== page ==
By Stefan Ianev
After water and tea, coffee is the next most popular beverage in the world.
Not only does coffee taste great, but it also contains high levels of antioxidants, and it has numerous health benefits.
Of course, coffee is also high in caffeine, which is responsible for some of its health benefits. However, drinking too much caffeine is not desirable either, as it can cause side effects such as anxiety, restlessness, insomnia, irritability, and GI distress .
If you limit your coffee intake to 2-3 cups a day, with your last cup no later than 4pm, you can reap the benefits without the unwanted side effects. There is no reason to absolutely cut coffee out of your diet.
So, without further ado, here are the top 5 benefits of drinking coffee.
Increased Energy and Motivation
As we mentioned, coffee contains caffeine, which is a powerful stimulant that has been shown to improve mood, increase motivation, and decrease fatigue [2,3]. This is a big benefit especially in the later states of a diet when fatigue and lack of motivation starts to kick in.
Increased Fat Burning and Energy Expenditure
In addition to increasing energy and motivation, caffeine also increases fat oxidation and drives up energy expenditure. Studies have shown that a single dose of 100-200mg of caffeine, which is equivalent to 1-2 cups of coffee, can increase resting energy expenditure by as much as 3-11% [4,5].
Once again, this becomes important in the later stages of a diet when metabolic rate slows down and weight loss plateaus.
Increased Aerobic and Anaerobic Performance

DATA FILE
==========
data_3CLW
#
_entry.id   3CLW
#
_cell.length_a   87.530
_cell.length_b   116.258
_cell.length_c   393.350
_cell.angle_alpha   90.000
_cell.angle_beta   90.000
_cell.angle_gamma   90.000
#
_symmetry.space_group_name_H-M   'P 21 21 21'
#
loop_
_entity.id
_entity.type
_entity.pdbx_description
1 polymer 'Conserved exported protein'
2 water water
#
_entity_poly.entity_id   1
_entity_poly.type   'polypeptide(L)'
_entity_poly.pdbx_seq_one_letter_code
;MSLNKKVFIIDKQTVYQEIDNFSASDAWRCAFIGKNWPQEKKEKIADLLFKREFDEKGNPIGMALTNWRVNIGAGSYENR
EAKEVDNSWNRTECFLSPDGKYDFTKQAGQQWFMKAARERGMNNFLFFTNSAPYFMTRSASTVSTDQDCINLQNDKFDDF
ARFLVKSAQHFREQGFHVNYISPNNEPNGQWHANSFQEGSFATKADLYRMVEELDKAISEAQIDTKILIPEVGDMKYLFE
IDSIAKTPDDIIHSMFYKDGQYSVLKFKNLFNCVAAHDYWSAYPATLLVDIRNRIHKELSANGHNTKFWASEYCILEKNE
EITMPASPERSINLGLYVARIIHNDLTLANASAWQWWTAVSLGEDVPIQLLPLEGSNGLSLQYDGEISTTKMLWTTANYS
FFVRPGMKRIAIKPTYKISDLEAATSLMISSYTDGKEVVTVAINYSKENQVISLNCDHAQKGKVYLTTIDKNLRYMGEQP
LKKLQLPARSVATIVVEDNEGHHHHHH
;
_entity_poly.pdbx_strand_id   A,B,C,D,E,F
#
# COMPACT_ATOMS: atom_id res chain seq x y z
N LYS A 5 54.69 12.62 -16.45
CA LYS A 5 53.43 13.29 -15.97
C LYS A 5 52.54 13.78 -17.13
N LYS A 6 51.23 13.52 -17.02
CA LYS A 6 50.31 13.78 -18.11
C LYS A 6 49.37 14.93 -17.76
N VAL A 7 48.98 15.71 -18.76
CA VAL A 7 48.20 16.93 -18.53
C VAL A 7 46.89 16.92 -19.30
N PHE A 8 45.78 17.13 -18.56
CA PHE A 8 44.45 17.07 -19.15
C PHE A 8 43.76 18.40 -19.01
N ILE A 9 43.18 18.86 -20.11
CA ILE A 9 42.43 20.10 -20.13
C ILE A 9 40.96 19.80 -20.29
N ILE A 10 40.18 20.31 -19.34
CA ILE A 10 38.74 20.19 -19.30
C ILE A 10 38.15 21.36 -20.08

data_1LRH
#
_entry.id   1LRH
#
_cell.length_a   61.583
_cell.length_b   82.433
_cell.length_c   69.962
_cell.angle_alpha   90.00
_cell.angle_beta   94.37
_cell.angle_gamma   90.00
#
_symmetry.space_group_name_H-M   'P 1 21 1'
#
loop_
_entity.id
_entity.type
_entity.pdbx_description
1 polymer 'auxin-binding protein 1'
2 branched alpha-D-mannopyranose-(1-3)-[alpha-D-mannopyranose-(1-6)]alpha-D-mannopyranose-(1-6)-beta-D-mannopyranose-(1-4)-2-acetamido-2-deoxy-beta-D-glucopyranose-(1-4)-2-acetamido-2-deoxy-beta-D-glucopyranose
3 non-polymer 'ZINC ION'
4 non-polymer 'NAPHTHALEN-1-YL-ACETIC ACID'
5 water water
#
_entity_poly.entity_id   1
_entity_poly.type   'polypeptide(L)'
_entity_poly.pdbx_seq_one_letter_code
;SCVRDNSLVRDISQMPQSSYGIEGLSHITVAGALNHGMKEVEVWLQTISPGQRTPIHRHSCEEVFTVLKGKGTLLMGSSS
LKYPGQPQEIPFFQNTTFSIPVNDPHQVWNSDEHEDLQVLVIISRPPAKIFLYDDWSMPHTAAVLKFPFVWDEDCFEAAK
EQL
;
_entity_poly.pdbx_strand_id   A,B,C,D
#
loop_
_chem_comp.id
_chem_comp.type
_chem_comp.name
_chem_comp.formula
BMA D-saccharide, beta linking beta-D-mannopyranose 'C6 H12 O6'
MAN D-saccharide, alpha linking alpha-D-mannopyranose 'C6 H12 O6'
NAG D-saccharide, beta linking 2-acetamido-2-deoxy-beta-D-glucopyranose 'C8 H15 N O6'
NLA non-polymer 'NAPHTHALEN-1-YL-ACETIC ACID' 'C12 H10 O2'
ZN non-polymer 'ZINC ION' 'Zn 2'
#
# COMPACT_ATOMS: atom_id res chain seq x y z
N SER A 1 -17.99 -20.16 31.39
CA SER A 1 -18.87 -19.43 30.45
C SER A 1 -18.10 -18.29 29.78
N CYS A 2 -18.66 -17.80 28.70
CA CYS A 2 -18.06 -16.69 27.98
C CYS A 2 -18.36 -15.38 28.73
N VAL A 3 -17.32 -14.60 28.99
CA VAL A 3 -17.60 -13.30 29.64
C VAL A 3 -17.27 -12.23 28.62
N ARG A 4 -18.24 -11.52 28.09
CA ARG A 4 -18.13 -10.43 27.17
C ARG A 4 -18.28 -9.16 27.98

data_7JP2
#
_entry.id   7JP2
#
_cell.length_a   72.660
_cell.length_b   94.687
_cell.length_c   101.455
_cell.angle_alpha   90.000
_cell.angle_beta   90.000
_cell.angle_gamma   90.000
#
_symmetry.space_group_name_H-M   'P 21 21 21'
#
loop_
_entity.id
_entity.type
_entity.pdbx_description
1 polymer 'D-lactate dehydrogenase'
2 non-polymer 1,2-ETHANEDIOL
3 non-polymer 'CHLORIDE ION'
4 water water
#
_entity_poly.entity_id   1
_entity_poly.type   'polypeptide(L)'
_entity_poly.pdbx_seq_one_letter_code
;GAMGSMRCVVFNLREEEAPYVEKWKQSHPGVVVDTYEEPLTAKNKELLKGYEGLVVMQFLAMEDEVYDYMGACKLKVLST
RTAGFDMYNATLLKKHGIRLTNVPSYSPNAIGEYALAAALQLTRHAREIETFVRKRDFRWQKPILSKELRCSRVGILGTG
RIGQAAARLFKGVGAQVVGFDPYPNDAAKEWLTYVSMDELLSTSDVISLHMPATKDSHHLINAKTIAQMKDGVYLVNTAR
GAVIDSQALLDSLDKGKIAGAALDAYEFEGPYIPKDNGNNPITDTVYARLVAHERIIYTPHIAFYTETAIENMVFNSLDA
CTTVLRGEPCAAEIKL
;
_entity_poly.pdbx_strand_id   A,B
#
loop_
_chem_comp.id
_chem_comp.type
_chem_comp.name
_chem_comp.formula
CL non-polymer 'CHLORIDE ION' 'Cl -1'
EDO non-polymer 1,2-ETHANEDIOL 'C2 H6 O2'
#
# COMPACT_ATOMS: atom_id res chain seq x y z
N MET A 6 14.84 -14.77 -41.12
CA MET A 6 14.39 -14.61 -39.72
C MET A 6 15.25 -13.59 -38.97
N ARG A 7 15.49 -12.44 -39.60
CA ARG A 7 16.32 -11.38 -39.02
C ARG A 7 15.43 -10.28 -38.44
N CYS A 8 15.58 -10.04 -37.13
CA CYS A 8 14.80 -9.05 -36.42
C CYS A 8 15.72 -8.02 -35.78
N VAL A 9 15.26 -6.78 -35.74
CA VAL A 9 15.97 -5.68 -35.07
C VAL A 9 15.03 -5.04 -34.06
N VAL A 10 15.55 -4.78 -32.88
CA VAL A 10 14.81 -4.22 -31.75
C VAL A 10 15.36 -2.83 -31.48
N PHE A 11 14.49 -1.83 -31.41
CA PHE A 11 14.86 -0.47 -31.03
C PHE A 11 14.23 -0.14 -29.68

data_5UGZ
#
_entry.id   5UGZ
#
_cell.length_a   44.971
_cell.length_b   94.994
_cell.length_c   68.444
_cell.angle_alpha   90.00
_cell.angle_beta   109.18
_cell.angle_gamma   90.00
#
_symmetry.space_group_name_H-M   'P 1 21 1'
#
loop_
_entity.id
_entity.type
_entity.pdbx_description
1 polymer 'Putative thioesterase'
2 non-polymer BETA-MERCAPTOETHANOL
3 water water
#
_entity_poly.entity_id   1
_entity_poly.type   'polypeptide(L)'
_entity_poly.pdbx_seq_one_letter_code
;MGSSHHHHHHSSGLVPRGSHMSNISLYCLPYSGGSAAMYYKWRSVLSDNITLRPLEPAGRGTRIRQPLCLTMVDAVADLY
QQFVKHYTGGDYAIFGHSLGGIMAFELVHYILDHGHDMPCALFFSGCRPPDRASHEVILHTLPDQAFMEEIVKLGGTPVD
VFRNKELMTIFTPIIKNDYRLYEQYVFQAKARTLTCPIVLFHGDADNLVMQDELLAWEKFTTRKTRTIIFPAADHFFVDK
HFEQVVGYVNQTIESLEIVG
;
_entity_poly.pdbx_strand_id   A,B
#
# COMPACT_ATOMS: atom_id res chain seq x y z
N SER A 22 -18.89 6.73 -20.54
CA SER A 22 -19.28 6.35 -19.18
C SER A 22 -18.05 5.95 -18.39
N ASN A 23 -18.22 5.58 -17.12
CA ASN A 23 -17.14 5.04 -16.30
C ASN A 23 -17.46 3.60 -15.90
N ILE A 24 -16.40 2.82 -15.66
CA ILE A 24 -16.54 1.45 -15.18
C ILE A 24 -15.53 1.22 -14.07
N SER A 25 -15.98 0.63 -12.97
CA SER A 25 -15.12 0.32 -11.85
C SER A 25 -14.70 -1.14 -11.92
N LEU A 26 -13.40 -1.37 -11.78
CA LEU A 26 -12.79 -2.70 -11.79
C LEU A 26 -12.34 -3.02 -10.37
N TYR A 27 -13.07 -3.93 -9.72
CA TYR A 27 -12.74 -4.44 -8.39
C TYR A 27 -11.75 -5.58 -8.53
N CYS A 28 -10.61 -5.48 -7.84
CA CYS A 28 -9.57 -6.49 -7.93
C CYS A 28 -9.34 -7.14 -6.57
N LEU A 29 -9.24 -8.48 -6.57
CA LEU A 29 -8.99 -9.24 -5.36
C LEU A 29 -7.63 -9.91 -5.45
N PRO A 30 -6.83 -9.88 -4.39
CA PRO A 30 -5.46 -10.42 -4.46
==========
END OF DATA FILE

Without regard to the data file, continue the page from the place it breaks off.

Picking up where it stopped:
IIn addition to the thermogenic and psychological benefits, caffeine also increases both aerobic and anaerobic performance . This is important, especially in the later stages of a diet because improved performance in resistance training exercise helps spare muscle mass, while improved performance in cardiovascular exercise helps drive up energy expenditure from physical activity, in addition to the increased resting expenditure.
Reduces Risk of Type 2 Diabetes
Coffee consumption, including decaffeinated coffee has been associated with reduced risk of type 2 diabetes. A 2009 systematic review with data from 18 observational studies with information on 457,922 participants reported that every additional cup of coffee consumed in a day was associated with a 7% reduction in the excess risk of diabetes relative risk .
A 2019 systematic review looking at the effects of coffee consumption on glucose metabolism reported that coffee may improve the glucose metabolism by reducing the glucose levels and improving insulin sensitivity .
Lastly, coffee consumption has been associated with a 20-26% reduced risk of death in healthy populations, and a 30% lower risk of death in individuals with type 2 diabetes [9,10]. This effect is likely due to the high antioxidant levels which coffee contains.